Former director of economic crimes in the National Prosecuting Authority (NPA), chief law officer Chris Mutangadura, is suing Prosecutor-General Mr Kumbirai Hodzi at the High Court over his decision to transfer him to a district office in Guruve.
Mr Mutangadura was last week transferred to Guruve Magistrates Court, a decision he said was tantamount to a demotion.
In his chamber application filed by G Sithole Law Chambers, Mr Mutangadura wants an order staying the transfer.
The matter has been set down for hearing tomorrow before Justice Happias Zhou and Advocate Tazorora Musarurwa will argue the matter on behalf of Mr Mutangadura.
Mr Mutangadura contends that Mr Hodzi usurped the powers of the NPA board in violation of the provisions of the National Prosecuting Authority Act.
"Section 6(1) (b) of the National Prosecuting Authority Act provides that it is the function of the board to appoint members, assign and reassign them duties.
"The administration and well-being of the Authority is placed in the care of the board by the NPA Act.
"Section 7 allows the board to delegate specific functions to any of the board's members. This must be done in writing. The first respondent (Mr Hodzi) is the chairman of the board, but he is not the board.
"He cannot usurp the functions of the board simply because he is its chairperson.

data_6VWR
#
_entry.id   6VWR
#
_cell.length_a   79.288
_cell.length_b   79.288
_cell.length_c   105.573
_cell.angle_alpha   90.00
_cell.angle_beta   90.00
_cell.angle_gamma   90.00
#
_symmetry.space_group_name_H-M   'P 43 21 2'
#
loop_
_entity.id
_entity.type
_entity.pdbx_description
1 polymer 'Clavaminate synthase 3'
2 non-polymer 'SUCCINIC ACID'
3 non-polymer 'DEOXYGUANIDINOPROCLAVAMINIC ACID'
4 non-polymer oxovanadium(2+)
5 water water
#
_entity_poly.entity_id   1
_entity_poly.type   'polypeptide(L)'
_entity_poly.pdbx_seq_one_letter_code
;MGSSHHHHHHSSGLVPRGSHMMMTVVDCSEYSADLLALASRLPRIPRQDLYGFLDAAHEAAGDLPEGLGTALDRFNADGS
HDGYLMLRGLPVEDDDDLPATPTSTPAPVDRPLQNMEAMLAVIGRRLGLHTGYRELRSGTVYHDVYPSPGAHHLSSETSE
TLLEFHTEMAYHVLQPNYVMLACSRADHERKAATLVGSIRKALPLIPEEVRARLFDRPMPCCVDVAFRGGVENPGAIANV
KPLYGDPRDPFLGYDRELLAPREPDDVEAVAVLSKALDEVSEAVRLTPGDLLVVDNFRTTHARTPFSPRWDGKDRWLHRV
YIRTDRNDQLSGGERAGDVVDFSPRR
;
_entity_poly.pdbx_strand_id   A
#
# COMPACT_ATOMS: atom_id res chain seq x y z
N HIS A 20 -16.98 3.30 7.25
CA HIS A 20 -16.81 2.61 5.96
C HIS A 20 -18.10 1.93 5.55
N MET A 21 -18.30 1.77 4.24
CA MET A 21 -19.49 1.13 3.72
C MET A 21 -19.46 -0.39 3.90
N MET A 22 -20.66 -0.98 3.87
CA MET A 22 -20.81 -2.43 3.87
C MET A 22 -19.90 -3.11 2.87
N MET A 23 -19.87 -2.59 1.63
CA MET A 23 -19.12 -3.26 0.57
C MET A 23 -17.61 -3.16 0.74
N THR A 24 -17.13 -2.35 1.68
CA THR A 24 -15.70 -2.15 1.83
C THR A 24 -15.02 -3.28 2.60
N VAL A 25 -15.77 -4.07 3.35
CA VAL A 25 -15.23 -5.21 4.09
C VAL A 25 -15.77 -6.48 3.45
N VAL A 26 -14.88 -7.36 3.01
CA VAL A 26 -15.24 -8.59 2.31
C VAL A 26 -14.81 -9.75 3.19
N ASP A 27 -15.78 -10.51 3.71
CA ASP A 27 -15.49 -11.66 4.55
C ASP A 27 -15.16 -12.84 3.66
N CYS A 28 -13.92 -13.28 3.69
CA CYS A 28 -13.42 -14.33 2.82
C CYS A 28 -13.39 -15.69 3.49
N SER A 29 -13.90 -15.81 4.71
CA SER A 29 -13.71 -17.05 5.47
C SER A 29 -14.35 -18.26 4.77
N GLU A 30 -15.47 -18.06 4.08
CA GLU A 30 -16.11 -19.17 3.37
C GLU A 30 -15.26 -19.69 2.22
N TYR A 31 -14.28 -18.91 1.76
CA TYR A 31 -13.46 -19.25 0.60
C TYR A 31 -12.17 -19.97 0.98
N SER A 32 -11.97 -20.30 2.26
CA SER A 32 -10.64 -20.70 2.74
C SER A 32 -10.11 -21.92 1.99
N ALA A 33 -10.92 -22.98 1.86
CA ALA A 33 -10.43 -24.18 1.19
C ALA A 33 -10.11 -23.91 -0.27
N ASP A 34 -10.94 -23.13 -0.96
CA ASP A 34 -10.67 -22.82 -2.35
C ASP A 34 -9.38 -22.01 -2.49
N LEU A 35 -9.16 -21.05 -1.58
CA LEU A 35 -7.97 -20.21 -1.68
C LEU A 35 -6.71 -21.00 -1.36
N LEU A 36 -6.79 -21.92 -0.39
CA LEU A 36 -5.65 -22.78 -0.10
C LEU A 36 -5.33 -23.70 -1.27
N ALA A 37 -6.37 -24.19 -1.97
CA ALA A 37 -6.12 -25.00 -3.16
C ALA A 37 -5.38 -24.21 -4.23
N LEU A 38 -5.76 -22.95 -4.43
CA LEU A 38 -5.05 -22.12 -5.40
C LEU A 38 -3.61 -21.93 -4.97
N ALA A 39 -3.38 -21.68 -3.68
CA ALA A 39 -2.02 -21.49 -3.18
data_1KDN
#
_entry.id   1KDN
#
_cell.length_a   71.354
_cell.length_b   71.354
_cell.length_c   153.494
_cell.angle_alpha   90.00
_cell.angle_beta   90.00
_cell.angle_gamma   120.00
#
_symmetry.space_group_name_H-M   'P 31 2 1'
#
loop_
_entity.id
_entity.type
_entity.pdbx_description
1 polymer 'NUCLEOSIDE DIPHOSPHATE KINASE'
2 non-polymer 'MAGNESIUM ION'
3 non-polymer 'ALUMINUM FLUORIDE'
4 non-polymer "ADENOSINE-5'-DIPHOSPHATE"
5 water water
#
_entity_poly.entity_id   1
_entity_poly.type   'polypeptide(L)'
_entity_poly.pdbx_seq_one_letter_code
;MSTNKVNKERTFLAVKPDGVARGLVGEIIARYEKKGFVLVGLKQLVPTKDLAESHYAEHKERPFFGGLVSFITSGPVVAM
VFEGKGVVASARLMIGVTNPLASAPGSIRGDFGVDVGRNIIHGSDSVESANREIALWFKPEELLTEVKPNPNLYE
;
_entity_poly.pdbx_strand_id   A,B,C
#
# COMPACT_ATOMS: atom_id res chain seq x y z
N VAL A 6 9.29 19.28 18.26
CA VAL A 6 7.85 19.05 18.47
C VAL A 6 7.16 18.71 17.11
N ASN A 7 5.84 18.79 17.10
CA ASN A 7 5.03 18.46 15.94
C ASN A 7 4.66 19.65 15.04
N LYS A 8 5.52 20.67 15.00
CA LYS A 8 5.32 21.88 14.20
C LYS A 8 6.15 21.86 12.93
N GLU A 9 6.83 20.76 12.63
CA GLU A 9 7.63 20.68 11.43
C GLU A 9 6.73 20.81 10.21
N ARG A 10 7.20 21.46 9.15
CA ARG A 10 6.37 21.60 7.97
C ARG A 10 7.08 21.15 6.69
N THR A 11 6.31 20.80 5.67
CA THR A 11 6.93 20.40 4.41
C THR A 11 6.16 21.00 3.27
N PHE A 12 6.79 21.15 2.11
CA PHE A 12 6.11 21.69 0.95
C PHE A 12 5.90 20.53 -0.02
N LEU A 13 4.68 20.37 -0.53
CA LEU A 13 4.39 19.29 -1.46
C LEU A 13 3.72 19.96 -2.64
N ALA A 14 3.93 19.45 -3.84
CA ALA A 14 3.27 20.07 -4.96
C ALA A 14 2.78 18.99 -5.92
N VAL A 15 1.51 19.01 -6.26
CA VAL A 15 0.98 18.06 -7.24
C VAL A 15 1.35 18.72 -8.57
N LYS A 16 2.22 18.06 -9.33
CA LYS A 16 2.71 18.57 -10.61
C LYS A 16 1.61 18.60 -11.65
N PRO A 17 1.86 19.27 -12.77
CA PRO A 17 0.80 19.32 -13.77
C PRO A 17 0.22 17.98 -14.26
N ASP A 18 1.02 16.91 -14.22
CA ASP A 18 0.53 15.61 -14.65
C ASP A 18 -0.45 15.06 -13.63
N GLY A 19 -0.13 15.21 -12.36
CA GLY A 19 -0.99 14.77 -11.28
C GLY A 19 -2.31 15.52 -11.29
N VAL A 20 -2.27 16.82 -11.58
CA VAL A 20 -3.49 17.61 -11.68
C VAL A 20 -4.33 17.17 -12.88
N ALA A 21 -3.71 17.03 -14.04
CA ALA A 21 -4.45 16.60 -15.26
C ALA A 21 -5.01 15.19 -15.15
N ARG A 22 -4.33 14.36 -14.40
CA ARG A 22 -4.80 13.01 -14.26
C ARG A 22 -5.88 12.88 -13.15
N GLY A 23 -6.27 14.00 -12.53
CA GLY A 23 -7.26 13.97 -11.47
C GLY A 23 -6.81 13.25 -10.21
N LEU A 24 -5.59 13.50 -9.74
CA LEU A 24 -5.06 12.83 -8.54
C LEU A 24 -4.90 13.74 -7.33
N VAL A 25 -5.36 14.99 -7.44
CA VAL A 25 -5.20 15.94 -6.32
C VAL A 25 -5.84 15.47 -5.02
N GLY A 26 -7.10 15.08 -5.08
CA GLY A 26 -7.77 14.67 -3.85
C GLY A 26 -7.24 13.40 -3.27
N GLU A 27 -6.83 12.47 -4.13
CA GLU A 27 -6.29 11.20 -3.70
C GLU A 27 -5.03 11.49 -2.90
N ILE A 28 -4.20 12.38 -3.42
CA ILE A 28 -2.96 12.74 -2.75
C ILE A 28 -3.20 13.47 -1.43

"In that respect, the unilateral decision by the first respondent to reassign me to Guruve is ultra vires section 6(1) (b) of the NPA Act," read Mr Mutangadura's affidavit.
Mr Mutangadura described the decision as outrageous and grossly irrational.
"I say so because I am a chief law officer and I have been so for 10 years. This is a fairly senior position as there is currently only National Director of Public Prosecutions before arriving at the PG himself.
"Chief law officers supervise principal law officers who in turn, supervise senior law officers, who in turn supervise law officers in charge of entire provinces.
"District stations like the one in Guruve are manned by law officers and at times, senior law officers. They can never be manned by chief law officers," he said.
Mr Mutangadura said if the PG was keen on transferring him, he should have moved him to a provincial station to carry out the duties of a chief law officer.
He further argued that transfer without proper notice was also unreasonable considering he is a family man, who needed to make family arrangements before relocating to another station.
"Even if I were being transferred to carry out the functions of a law officer, it is grossly irrational to command that I leave forthwith. There are numerous preparations that have to be made before one relocates to another province. Most importantly, there are family considerations.
"Even hurricanes come with warnings before one chooses to skip town," he said.
Mr Mutangadura said the decision was tantamount to a demotion and that he should have been afforded an opportunity to make representations in terms of the rules of natural justice.
Read the original article on The Herald.
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